Tanya Harnett, MFA
Associate Professor, Faculty of Arts - Art & Design Dept
3-98 Fine Arts Building
8807 - 112 St NWEdmonton ABT6G 2C9
Areas of Teaching and Research
Studio art with an emphasis on Drawing & Intermedia
MFA, Drawing, University of Alberta, 2002
Tanya Harnett is a member of the Carry-The-Kettle First Nations in Saskatchewan. She is an artist and a professor at the University of Alberta in a joint appointment in the Department of Art and Design and the Faculty of Native Studies. She has previously taught at both University of Lethbridge and Grant MacEwan University. Working in various media including, photography, drawing, printmaking and fiber, Harnett’s studio practice engages in the notions and politics of identity, history, spirituality and place. She has exhibited regionally, nationally and internationally. Some of her exhibitions include; persona grata at the Southern Alberta Art Gallery (2007), Tracing Histories: Presenting the Unpresentable at the Glenbow Museum (2008),Wilderness is our wisdom… AFA TREX traveling exhibition (2011), Satoya Mani Win, RMIT Project Space, Melbourne (2011), The New World and The End of Language, MODEM Centre for Modern and Contemporary Arts, Hungary (2013) and the solo exhibition Scarred/Sacred Waters (2014) exhibited at both the University of Aberdeen, Scotland and at Oxford University’s Pitt Rivers Museum, UK. Harnett is the recipient of various grants such as; the National Aboriginal Achievement Awards, Alberta Foundation for the Arts, and Canada Council for the Arts. She is included in collections such as; the Alberta Foundation for the Arts, the Glenbow Museum, the Puskin Museum of Fine Arts in Moskow, RMIT in Melbourne and the Aboriginal Art Centre at the Department of Aboriginal and Northern Development Canada in Ottawa. Harnett is an avid community supporter for Contemporary Aboriginal Artists. She participated in the creation of the University of Lethbridge BFA Native American Art (Studio) and the BFA Native American Art (Art History/Museum Studies) and she contributes writings on Aboriginal Contemporary Art to Canadian Art Magazine.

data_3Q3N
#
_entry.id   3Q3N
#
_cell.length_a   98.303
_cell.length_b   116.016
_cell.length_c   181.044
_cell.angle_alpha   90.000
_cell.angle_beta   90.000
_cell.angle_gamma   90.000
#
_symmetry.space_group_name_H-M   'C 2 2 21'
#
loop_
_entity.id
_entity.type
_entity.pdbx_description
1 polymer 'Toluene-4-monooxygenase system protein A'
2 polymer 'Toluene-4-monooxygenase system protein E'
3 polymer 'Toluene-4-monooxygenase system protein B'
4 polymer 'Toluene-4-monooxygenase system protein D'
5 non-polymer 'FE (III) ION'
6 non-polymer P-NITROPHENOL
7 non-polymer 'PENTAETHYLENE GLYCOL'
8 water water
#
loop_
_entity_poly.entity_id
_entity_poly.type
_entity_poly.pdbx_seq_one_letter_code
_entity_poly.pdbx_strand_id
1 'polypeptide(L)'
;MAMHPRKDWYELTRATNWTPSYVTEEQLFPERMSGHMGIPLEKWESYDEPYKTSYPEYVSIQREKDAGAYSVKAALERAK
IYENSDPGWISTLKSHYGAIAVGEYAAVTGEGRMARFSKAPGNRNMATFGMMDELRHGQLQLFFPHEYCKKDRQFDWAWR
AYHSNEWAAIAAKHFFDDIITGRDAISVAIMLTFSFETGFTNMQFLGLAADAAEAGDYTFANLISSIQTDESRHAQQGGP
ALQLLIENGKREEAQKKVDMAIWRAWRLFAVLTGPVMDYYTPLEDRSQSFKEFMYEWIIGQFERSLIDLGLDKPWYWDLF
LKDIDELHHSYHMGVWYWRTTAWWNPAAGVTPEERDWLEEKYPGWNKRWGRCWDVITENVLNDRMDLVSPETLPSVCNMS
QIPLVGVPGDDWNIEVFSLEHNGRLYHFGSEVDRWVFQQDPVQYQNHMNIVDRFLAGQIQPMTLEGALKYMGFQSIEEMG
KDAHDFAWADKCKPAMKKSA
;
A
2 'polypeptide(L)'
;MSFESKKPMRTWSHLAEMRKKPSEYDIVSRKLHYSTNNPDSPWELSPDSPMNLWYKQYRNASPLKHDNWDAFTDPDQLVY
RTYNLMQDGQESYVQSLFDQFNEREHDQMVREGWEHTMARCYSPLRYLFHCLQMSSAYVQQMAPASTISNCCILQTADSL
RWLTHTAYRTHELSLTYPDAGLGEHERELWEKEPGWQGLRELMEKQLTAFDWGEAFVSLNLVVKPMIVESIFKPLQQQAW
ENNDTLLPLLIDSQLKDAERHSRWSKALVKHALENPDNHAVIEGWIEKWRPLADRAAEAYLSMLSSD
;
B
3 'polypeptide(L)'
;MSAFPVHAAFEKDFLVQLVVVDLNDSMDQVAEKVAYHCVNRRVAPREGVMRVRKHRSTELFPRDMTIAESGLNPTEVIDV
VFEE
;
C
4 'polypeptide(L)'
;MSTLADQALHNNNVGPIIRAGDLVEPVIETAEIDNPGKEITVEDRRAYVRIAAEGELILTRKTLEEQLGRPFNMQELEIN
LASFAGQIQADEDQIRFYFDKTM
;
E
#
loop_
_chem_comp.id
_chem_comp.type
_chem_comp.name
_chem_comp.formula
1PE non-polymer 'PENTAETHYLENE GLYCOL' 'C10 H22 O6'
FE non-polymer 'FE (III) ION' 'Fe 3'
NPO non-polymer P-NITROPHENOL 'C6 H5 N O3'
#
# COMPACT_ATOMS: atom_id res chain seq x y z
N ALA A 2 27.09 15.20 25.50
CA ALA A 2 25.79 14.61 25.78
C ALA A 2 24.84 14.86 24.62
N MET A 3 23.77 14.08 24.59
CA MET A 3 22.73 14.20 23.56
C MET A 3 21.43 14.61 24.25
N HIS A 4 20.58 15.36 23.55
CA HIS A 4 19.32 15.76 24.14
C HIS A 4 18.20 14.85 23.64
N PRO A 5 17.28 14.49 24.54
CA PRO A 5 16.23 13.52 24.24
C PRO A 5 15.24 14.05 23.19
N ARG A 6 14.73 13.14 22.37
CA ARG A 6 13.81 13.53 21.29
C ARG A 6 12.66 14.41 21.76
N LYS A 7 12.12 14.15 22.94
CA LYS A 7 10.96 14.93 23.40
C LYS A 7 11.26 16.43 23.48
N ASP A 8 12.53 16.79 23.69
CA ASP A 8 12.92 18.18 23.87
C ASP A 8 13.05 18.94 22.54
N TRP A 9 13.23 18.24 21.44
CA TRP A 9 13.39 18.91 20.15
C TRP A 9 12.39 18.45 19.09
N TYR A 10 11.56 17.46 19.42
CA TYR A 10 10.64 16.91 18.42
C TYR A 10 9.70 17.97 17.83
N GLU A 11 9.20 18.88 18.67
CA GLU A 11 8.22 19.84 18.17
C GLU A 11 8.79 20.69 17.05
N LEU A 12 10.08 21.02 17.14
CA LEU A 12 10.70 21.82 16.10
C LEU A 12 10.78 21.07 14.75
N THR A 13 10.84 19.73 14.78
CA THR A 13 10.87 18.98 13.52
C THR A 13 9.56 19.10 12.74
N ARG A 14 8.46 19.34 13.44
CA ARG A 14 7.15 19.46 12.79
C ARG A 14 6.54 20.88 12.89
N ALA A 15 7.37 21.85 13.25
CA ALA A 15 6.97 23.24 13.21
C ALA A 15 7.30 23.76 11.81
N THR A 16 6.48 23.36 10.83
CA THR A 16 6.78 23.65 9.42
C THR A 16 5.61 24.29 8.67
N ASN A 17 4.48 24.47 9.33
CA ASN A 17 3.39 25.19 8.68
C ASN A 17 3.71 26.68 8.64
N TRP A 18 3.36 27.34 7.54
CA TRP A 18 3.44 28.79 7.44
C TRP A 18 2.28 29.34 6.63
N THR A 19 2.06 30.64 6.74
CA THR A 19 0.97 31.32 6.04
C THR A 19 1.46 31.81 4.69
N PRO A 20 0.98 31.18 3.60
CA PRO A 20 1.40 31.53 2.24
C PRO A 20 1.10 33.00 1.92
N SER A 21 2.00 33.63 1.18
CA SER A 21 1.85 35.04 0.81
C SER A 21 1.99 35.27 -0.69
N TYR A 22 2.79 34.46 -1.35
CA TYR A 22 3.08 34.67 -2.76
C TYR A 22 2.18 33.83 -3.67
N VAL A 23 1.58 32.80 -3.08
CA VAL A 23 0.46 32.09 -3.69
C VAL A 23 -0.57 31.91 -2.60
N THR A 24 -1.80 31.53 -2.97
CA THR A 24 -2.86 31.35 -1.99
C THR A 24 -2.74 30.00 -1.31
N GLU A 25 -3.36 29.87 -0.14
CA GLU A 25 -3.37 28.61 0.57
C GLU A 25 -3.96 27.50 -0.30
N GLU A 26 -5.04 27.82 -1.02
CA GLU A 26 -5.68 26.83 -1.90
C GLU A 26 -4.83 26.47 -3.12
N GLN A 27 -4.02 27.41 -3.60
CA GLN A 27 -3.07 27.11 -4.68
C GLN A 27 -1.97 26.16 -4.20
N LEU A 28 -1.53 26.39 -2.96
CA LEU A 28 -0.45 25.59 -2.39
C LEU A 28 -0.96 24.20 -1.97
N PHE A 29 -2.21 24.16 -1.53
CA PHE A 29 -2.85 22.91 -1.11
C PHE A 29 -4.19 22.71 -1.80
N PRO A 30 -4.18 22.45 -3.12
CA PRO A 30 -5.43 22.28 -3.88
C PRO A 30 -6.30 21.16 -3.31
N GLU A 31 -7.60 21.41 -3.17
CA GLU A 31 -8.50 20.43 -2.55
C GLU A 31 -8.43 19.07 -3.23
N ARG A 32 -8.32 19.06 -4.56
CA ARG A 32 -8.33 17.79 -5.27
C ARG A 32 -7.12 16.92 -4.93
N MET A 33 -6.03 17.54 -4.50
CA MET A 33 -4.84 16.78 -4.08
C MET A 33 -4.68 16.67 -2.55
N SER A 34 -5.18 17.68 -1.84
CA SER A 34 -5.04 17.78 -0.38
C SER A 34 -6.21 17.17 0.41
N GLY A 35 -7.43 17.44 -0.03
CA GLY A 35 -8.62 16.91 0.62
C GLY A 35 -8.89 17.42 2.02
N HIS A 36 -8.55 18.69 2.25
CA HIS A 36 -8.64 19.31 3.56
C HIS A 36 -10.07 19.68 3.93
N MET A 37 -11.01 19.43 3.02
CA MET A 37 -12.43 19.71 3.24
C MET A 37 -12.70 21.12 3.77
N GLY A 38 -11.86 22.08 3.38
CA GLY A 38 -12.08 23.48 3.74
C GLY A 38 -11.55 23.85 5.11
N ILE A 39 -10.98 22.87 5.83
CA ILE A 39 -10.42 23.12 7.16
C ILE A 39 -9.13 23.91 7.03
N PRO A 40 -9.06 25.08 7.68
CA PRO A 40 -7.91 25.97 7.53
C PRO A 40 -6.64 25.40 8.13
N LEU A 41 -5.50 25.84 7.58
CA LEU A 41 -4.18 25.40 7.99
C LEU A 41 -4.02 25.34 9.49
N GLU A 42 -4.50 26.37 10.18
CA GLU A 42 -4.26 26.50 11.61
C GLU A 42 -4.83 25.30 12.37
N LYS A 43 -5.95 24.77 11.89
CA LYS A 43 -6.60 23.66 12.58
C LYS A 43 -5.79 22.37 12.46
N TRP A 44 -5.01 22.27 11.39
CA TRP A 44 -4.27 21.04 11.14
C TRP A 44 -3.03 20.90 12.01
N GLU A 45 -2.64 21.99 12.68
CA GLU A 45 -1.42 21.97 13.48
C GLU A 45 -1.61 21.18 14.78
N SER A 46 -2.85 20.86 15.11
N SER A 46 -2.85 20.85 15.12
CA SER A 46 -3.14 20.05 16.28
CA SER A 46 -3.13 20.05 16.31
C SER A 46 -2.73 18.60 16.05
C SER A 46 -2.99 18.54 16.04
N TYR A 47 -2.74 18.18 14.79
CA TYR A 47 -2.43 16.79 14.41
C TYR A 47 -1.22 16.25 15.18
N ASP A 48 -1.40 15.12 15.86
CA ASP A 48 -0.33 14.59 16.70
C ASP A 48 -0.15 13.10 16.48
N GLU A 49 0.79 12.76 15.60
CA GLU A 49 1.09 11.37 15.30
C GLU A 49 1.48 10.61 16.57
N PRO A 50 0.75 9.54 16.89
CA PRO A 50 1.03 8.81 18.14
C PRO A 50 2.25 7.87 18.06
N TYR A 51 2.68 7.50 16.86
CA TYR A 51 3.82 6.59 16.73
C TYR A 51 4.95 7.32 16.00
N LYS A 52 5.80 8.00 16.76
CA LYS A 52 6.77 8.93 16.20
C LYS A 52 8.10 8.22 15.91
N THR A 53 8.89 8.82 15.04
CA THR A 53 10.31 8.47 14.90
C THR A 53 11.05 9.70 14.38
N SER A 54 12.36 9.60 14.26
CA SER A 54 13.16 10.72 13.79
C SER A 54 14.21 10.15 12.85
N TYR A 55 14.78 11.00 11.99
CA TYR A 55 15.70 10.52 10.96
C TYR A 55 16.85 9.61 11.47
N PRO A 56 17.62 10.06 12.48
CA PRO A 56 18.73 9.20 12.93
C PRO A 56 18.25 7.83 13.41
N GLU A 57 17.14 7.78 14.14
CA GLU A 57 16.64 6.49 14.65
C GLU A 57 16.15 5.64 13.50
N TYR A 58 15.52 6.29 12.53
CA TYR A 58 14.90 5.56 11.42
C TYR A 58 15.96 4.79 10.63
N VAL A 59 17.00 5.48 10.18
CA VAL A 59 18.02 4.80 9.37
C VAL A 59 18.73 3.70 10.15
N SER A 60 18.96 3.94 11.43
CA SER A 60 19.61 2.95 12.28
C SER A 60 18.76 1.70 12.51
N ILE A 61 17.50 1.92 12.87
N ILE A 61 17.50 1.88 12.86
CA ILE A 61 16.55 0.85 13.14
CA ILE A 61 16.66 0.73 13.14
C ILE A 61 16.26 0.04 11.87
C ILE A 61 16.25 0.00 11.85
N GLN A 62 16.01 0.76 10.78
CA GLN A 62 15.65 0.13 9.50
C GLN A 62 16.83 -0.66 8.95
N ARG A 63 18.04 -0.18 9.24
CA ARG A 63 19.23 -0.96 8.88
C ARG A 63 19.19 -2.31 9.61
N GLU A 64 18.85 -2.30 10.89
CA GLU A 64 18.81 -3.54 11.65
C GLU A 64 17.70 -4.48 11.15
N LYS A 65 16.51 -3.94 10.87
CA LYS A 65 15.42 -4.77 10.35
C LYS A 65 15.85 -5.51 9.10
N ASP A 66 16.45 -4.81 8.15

Introduction to the principles and techniques of drawing. Prerequisites: ART 134 and DES 135 or ART 136 and DES 138 and consent of Department. Not open to students with credit in ART 140.
This course is an introduction to the visual forms of contemporary Indigenous art and examines a broad selection of contemporary Indigenous art with an emphasis on the philosophical and cultural statements made through artistic expression. Emphasis will be placed on North American Indigenous artists and their visceral expressions as they explore and challenge issues of racism, cultural appropriation, gender, sexuality, representation and the colonial encounter.
Prerequisites: NS 110, 111 and 240 or 290 or consent of the Faculty.